We began to look for help. Much of the awareness came when our niece Melissa told us about a cousin of hers that had dealt with similar issues that she was seeing in Charlie. Her cousin was diagnosed with Sensory Processing Disorder and as we read about this, it was a perfect fit for Charlie.
Armed with hope that some treatment might help, we looked for help and found relief with an early intervention program. The teachers were wonderful and tried so hard, but after months of working with Charlie through this program, and many days that left Mom in tears as she watched all the other kids progress while her son continued to deteriorate, we realized this was not working. His issues were beyond their help. We started to look again for answers and it came in the form of some additional testing we were doing at the Department of Health at the University of Utah. We met with a Child Psychologist there and after an hour of conversation we had a diagnosis - Charlie was on the Autism Spectrum.
Since finding that out, we've been able to key in on targeting ways to help him. Steff has poured over countless websites, read multiple books and looked into all sorts of therapeutic options for helping him, mostly to find that you have to either have a lot of money to afford it, or have no money at all so you qualify for help. Being in the middle is not a good place to be for this type of situation.
Despite all this, we feel like we've recently been blessed to find some amazing opportunities.
In her research, and through the recommendation of a wonderful neighbor who's walked a similar path, we recently identified a doctor in Salt Lake City named Joseph Humphries. He specializes in an aspect of medicine called biomedical treatment. He is regarded as one of the premier doctors for addressing autism cases in the country. Thus far, we've been happy with the results we're seeing. The basis of the treatments are simply to look at what's happening inside the body and administering natural remedies that help the body move into balance and rid itself of toxins (WARNING: THIS IS A BLATENT PERSONAL OPINION THAT YOU MAY NOT AGREE WITH) from immunizations that could be causing problems. His goal is to 'clear the clouds out' so Charlie can start to learn and develop and play 'catch-up.' Won't that be a miracle. Now the trick was to figure out how we could get him the training he needs.
This is where miracle #2 comes in. Yesterday, we received a call from our niece Melissa telling us about a friend of hers who's helped set up a treatment center for autistic kids. She has a daughter of her own with whom she made this journey successfully. We went by mostly to do her a favor, and were amazed at what we found. The center is recently opened and combines therapies of all sorts and therapists that are specialized to help kids like Charlie. We spent some time there with the Director and were so impressed with how much good it could do for our little guy, but feeling a bit frustrated that it seemed so out of reach. Today we found out there is a chance we qualify for some scholarship opportunities which would help offset a portion of the costs. We're currently working on some other alternatives to make it work and wish to have Charlie starting sessions in January that will focus on speech therapy, behavioral issues, and a host of other necessary developmental challenges.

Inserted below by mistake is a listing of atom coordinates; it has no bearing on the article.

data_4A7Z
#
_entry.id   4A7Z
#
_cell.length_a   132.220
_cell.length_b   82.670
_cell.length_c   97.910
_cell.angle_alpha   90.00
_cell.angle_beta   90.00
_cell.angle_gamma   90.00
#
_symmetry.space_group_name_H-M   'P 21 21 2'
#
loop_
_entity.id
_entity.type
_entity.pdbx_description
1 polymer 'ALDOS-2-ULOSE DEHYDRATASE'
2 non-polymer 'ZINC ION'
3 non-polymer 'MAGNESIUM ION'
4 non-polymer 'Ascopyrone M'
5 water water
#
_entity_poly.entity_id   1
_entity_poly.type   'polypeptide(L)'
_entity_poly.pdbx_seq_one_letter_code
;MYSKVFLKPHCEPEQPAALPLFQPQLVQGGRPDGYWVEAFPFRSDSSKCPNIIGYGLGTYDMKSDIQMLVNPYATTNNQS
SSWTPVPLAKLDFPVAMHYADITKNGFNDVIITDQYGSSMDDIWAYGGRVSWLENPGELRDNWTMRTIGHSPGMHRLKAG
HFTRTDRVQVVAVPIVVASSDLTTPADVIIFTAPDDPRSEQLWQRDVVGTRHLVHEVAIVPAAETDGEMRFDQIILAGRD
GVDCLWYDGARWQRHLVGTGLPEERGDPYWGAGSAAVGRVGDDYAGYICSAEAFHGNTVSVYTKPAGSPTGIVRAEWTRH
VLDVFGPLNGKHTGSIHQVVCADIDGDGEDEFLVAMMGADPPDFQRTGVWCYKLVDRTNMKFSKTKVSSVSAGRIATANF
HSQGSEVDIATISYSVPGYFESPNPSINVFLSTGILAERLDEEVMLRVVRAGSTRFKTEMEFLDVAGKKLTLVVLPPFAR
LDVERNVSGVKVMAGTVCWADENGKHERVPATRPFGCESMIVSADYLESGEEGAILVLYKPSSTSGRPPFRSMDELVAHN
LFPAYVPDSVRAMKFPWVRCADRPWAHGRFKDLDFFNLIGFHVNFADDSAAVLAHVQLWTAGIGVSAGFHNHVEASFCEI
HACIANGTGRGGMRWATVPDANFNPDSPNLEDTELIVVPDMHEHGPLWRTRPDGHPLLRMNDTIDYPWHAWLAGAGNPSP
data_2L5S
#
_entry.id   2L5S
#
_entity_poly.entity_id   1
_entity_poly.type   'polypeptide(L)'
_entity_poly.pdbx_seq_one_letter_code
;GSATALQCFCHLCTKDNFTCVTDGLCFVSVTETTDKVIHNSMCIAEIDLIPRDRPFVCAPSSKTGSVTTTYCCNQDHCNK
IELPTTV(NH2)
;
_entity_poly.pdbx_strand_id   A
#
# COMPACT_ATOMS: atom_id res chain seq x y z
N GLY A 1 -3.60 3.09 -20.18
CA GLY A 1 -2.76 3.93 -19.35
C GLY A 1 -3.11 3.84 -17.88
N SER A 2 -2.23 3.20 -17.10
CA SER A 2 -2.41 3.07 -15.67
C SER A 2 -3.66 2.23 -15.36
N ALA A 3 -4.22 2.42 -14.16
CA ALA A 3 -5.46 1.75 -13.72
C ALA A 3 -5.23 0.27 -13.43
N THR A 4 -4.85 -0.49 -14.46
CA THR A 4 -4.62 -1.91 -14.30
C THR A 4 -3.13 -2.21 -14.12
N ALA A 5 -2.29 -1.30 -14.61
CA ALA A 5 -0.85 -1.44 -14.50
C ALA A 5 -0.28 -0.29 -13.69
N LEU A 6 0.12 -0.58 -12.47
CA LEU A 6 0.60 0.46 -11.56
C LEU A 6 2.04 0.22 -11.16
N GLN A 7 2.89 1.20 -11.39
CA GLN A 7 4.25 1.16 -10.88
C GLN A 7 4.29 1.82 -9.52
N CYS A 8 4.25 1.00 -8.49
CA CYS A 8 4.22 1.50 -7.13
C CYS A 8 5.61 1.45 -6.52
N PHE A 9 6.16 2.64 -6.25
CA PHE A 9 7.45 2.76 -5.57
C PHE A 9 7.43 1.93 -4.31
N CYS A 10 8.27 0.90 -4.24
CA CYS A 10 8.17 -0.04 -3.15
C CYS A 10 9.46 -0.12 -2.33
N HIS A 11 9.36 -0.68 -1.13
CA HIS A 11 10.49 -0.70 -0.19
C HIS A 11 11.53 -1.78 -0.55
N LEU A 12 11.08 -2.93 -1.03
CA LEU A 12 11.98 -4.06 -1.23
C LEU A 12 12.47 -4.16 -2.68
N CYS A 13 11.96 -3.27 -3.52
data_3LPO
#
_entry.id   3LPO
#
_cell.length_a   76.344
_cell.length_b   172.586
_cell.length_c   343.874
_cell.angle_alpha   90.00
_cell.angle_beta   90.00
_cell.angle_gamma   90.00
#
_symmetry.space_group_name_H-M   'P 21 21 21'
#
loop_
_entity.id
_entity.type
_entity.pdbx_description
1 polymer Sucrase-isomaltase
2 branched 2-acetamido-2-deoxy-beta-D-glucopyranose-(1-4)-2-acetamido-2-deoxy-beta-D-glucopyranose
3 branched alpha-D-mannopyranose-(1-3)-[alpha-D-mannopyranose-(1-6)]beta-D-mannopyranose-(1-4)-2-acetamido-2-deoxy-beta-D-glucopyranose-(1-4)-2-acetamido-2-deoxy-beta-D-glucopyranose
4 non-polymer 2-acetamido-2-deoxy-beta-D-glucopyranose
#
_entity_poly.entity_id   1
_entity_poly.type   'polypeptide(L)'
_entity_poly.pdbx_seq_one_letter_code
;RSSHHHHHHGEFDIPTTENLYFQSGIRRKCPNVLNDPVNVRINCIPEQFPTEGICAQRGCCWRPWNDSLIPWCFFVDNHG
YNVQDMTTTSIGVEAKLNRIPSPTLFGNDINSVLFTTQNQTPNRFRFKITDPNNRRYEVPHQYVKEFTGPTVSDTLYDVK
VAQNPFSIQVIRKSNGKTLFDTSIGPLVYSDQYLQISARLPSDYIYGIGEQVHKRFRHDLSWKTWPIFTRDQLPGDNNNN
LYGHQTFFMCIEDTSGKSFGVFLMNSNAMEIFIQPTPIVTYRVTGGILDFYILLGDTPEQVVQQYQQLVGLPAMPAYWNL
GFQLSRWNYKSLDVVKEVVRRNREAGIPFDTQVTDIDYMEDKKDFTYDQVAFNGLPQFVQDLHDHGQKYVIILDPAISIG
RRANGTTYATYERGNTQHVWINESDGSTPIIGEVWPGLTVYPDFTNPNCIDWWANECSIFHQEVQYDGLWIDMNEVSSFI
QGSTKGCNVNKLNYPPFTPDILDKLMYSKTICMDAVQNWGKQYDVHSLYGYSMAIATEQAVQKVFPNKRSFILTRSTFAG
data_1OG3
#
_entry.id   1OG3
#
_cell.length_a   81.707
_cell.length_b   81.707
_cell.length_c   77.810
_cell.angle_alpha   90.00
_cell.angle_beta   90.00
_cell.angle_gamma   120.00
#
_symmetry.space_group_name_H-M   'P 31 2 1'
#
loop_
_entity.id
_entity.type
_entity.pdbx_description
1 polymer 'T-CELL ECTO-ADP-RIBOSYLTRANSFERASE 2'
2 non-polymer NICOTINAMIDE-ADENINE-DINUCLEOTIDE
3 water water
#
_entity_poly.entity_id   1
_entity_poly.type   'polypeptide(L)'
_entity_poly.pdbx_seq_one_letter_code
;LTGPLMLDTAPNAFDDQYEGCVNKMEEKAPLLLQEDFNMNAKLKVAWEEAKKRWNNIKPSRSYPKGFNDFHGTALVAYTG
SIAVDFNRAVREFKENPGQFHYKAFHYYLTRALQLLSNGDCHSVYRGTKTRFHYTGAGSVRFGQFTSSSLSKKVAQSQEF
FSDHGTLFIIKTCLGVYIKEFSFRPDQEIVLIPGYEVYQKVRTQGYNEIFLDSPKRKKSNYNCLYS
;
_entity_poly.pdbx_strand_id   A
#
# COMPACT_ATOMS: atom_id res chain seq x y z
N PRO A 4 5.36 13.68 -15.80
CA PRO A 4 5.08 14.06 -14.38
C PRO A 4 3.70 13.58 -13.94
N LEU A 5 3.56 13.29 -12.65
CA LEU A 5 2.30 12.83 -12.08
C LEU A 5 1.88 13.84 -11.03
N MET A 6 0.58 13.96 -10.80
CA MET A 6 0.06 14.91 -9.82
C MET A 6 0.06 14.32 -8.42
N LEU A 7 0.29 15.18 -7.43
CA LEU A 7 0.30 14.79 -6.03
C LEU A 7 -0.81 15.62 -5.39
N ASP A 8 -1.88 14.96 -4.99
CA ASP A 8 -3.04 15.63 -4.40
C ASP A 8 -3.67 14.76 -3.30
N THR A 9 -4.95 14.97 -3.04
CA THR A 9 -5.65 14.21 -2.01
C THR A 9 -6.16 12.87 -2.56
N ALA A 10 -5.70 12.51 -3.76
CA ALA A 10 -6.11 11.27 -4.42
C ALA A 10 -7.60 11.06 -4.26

So, for anyone who's ever wondered about Charlie, you just got the brain dump. We feel as blessed as anyone to have this little guy in our lives. He is just as adorable as anything you can imagine, though he comes standard with the ability to make his parents feel absolute frustration, sorrow, guilt and sympathy at times.
Moving forward we'll try to keep you updated on some of the things that are in limbo and going to be happening.
On the autism side of the house, we expect to know more about the therapy soon and hope to see some progress on the things the Dr's working on (he's currently taking 7 medicines).
On the epilepsy side of the house, we have an MRI and an EEG scheduled for early Jan at Primary Children's. We're hoping to find something that will allow us to make some progress.
Again, thank you all for your support and love and considerations and prayers. This little guy is worth it all.